Return of Lindy Hop to the Savoy Denver

When visitors enter the newly remodeled Savoy Denver, they notice a lush mix of Art Deco and Victorian furnishings. The upstairs ballroom also features showy light fixtures and rich gemstone hues, welcoming guests to a generous expanse.

For most of its life, the building, erected in 1889, hosted social clubs and dances in the upstairs ballroom. Co-owners and sister-brother duo Meghan and Scott Frank, who acquired the Savoy in 2020, plan to use it as a cultural center, where their nonprofit Artibus Theater will perform and other bands including Swingin’ Denverorganization of classes and social events, can involve the community.

Through the partnership, Kenny Nelson, founder of Swingin’ Denver, began teaching Lindy Hop, an energetic partner dance, at the Savoy in March. Bringing the dance style back to the building (it had previously been taught and practiced there by other groups) is a chance to honor Lindy’s story, as well as make the scene more culturally inclusive in the Mile High City.

There are deep historical parallels in the return of Lindy Hop to Savoy: It was at the Savoy Ballroom in Harlem, New York, where black legends such as George “Shorty” Snowden, Mattie Purnell, Frankie Manning and Norma Miller created many classic Lindy steps. and styles. The Savoy Denver, named for the New York site, is located at Five Points, known as the “Harlem of the West,” where jazz greats including Duke Ellington and Ella Fitzgerald performed .

“It should be recognized and honored that [Lindy] came from the black community,” Nelson says of the vernacular dance that originated in the early 1900s. According to Jaqui Malone, author of Steppin’ on the Blues, “vernacular refers to the dance performed to the rhythms of African-American music; dance that makes these rhythms visible.

Brittney Caraway, a friend of Nelson’s and a longtime Denver dancer and jazz singer, has a deep understanding of vernacular meaning; it is his story. Her grandparents danced the step and also shared their love of jazz music with her. “It’s just in me. It’s in other black dancers, because it’s part of our lived experience,” says Caraway.

When she started dancing Lindy Hop 18 years ago, Caraway said it “saved her”. She was dealing with family turmoil, but found friends in the dance communities of Las Vegas and Denver who helped her feel accepted.

Although he found a community, Caraway also struggled at Lindy Hop events. There were rarely other people of color. And it was expensive to participate in competitions, as well as some social events. She often had to volunteer or work to participate. Nor could her hair be done in a Victory roll, a 1940s hairstyle that was romanticized by dancers and event planners – an example of Eurocentric beauty standards against black dancers. The night Philando Castile was shot and killed by police on Facebook Live in 2016, Caraway went to a social dance to deal with her emotions. No one invited her to the floor.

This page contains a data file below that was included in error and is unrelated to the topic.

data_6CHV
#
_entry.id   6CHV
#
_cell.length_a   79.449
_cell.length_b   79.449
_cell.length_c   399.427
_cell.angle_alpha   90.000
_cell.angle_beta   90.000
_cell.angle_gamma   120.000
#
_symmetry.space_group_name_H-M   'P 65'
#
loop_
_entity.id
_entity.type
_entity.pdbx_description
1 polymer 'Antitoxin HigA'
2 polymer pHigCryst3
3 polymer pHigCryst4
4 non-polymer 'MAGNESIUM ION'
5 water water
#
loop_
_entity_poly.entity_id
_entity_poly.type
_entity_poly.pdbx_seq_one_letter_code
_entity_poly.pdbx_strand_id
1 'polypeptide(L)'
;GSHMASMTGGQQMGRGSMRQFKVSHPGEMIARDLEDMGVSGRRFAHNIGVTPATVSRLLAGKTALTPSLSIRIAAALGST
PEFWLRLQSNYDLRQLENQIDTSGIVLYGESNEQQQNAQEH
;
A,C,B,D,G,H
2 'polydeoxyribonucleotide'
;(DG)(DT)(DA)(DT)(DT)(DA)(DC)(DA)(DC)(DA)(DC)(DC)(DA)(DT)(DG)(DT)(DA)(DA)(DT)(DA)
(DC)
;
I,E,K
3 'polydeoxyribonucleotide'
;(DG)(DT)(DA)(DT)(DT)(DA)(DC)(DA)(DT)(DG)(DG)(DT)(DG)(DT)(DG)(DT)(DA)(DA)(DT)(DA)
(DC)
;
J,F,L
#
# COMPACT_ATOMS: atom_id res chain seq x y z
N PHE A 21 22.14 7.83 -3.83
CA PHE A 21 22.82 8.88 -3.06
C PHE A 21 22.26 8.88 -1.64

In the summer of 2020, Caraway almost stopped going to Lindy Hop events. She advocated for changes; for example, she spoke in an online forum called Moving together: dancing towards an inclusive community and global social justice. But for her, it’s not about activism. It’s about making people feel comfortable and the history of dance being recognized. During the birth of Lindy Hop, racial violence was common and legal segregation kept black people out of white ballrooms. “(Lindy Hop) came out in the black community because of the pain and because of the way the music moved us,” Caraway says.

Caraway believes more steps can be taken to acknowledge this history. She would like to see ambassadors greet new faces at events at places like the Savoy, Mercury Cafe and Denver Turnverein. Partnerships with organizations such as Cleo Parker Robinson Dance could foster the connection between African dance and Lindy Hop. She also thinks scholarships for people of color and community service efforts, like street cleaning or barbecues, would help show that Lindy Hop is something that really should be shared with everyone, and not just something drawn from black culture. “I always refer to Savoy [in Harlem],” she said. “Everyone was welcome… so let’s embody that.”

Nelson and Caraway, who have been dancing and working together for years, have discussed these issues before. He is keen to include the historical roots of the dance on the Swingin’ Denver website and at the start of classes. But he also wants to make the courses more culturally inclusive, including increasing collaborations with local businesses, especially those with greater black and brown representation. He also plans to focus on connecting local bands with gigs to help the music gain more of a foothold in the Mile High City.

Meghan Frank also recognizes that the Savoy Denver can play a role in promoting the inclusivity that Caraway is calling for. She wants to be sensitive to what the surrounding community wants the dance hall to be. “We have the ability to offer space,” she says, “and still partner with those who have a vision for what to do with it.”

If you’re going: Swingin’ Denver’s next six-week beginner and intermediate sessions will take place June 29 through August 3. They’re currently on sale for $75, with student discounts and scholarships for those in need. Don’t miss a live musical event at the Savoy with SmokeTone Swing Band, May 4 from 9 p.m. to 11:30 p.m.; Admission $12.

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